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We had a lie-in and a very late breakfast in the little courtyard outside our room, watching an irridescent hummingbird buzz round pink flowers and laughing everytime the clockwork cuckoo duck bird hooted. We took a taxi to the bus station to deposit our big bags and then sat around in the town square watching the world go by for a while. Everywhere, the local Indians wandered round with hand-made textiles, a speciality of the area, and children tried to sell knotted bracelets or bags or belts. In the other areas we'd visited we could politely say no to them and they'd go away but here they were insistent and actually tried arguing with us. It's a lot easier to say no to people though when you can't really understand what they're trying to tell you.
It was Easter Sunday but we sort of forgot about that. There were no chocolate eggs in the entire country, not a single Easter bunny or fluffy chick to remind us what it was all about. Instead, everyone was smartly-dressed and we were regaled with xylophone music from the bandstand in the town square. We didn't get to go to a church service, perhaps they started earlier than we did today, and besides it feels rude to stand and watch while everyone's being religious, but every now and then the bells would ring. It was a pleasant way to spend the afternoon, writing our diaries and trying very hard to explain what my PDA was to a curious middle-aged Mexican couple who spoke less English than we do Spanish. Fortunately, the words 'computer' and 'internet' seem virtually universal these days and the man shook my hand, impressed, when he left for the day. Everywhere we go Horace, my little computer, and Boris, Mikey's, seem to draw a crowd! Time to stop off at an internet cafe (they are everywhere in Mexico, some better than others, and all with a different method for typing the '@' key) and then check our bags onto the bus for the ride to Merida.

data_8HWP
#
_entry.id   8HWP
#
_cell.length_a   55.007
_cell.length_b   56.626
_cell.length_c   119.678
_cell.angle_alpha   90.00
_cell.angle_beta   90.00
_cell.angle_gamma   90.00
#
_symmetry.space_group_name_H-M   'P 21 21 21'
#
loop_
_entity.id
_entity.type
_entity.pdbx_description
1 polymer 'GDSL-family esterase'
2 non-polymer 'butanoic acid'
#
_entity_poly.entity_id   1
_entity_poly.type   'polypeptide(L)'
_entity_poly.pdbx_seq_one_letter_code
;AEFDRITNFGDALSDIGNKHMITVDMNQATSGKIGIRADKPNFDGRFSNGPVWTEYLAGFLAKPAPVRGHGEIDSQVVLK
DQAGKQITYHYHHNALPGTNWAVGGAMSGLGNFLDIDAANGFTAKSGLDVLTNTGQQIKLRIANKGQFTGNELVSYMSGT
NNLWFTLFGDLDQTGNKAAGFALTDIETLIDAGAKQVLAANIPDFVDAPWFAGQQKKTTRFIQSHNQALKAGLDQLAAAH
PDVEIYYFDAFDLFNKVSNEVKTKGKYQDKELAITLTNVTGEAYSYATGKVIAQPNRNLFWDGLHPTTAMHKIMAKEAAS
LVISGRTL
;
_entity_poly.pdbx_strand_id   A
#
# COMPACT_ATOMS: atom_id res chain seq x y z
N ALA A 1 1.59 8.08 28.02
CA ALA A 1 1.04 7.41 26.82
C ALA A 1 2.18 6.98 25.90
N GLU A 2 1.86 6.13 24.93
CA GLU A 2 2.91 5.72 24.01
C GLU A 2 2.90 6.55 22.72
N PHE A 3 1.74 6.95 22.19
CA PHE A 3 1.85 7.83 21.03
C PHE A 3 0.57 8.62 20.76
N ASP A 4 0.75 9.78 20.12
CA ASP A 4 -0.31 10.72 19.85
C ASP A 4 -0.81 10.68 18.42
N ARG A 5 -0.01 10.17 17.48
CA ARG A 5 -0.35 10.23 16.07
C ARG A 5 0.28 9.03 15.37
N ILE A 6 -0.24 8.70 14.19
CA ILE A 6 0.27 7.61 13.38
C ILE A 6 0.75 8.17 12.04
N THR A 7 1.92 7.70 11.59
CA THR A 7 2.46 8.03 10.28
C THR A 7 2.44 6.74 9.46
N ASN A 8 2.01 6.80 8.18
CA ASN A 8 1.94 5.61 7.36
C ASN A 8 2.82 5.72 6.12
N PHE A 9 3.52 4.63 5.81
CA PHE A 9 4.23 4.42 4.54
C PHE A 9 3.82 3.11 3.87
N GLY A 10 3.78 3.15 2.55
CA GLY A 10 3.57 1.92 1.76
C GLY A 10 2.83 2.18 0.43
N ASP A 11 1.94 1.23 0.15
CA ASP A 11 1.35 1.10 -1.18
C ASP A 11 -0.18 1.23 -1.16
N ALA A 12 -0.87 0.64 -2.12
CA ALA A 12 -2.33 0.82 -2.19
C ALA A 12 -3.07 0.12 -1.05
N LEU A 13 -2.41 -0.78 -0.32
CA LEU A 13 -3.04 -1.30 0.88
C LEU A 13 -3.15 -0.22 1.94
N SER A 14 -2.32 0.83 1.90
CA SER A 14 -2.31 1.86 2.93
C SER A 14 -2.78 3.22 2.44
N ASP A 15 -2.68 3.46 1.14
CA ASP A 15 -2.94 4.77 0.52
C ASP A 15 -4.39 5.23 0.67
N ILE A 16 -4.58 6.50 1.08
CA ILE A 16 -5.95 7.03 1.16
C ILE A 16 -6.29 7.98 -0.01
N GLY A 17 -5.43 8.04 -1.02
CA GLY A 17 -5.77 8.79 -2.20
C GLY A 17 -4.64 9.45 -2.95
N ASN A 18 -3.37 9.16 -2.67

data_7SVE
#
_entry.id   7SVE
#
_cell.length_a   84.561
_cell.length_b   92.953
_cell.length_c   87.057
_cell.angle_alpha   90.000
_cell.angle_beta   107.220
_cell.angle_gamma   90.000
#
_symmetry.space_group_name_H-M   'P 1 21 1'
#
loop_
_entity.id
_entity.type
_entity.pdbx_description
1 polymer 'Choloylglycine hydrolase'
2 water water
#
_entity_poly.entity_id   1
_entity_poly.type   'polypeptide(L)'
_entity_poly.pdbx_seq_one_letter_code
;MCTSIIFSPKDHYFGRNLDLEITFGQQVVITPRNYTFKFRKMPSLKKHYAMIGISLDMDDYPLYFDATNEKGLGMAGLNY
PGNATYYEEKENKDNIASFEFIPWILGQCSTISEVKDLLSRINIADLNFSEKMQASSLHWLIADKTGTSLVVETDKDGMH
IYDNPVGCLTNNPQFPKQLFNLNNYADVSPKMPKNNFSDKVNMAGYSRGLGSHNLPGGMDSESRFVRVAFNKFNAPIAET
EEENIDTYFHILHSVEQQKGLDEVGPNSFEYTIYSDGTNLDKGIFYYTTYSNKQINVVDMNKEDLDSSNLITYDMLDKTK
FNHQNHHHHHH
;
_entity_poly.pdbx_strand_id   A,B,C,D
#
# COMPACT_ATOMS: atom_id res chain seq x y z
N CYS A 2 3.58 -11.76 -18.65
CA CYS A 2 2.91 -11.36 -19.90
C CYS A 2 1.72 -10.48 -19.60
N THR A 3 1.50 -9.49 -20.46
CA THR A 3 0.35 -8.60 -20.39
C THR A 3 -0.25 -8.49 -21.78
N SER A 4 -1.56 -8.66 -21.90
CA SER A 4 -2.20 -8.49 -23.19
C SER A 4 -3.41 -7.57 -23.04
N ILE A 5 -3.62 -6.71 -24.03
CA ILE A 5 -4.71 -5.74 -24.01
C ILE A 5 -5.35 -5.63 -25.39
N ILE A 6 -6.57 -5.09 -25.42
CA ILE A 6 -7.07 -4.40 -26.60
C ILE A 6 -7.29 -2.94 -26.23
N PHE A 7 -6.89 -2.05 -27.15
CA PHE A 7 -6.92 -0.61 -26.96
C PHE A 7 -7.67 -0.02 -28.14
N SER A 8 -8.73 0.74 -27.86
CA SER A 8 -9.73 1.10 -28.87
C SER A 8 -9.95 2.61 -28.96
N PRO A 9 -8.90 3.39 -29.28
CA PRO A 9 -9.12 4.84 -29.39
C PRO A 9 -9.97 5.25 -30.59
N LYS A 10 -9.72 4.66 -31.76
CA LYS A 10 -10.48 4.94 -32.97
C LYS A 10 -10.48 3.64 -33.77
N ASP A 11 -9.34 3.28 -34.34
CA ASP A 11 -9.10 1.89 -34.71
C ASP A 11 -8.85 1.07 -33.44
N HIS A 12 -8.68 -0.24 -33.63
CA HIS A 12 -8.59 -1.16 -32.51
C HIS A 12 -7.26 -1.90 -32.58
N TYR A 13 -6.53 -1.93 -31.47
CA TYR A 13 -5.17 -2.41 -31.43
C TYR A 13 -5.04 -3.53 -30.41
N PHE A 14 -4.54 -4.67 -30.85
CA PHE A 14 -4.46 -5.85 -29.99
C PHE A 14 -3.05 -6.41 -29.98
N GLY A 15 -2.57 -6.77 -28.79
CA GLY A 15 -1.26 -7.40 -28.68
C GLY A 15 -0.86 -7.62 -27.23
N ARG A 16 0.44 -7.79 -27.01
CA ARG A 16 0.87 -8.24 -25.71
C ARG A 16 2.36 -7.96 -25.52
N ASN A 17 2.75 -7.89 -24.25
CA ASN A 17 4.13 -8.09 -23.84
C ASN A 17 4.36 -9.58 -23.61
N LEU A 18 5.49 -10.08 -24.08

I said before that the buses generally seemed very good, so this ride was obviously the exception to the rule. We knew that we'd have to go all the way back through the windy mountain paths to Palenque to get to the main road, so I suppose we were expecting the bumps and tight turns. But the bus had almost no air conditioning, and the driver liked the window open so that the hot, wet jungle air could make everything sticky and uncomfortable, and my chair was broken so that it either reclined fully or sat bolt upright whenever we went over a speed bump or round a corner. There wasn't a film (based on Universal Soldier: The Return, perhaps that was a good thing) and the loo didn't flush at all (which really wasn't a good thing). Every couple of hours or so the bus would be pulled over by some sort of police or military road block and a man with a gun and a torch would board and check that we weren't whoever we weren't meant to be. It was a very long night, but on the plus side, we haven't lost any time as we arrived in Merida (bright, humid, quite warm) at 8.30 in the morning. We took a taxi to the hostel and slept for a few hours so that we could explore Merida properly.
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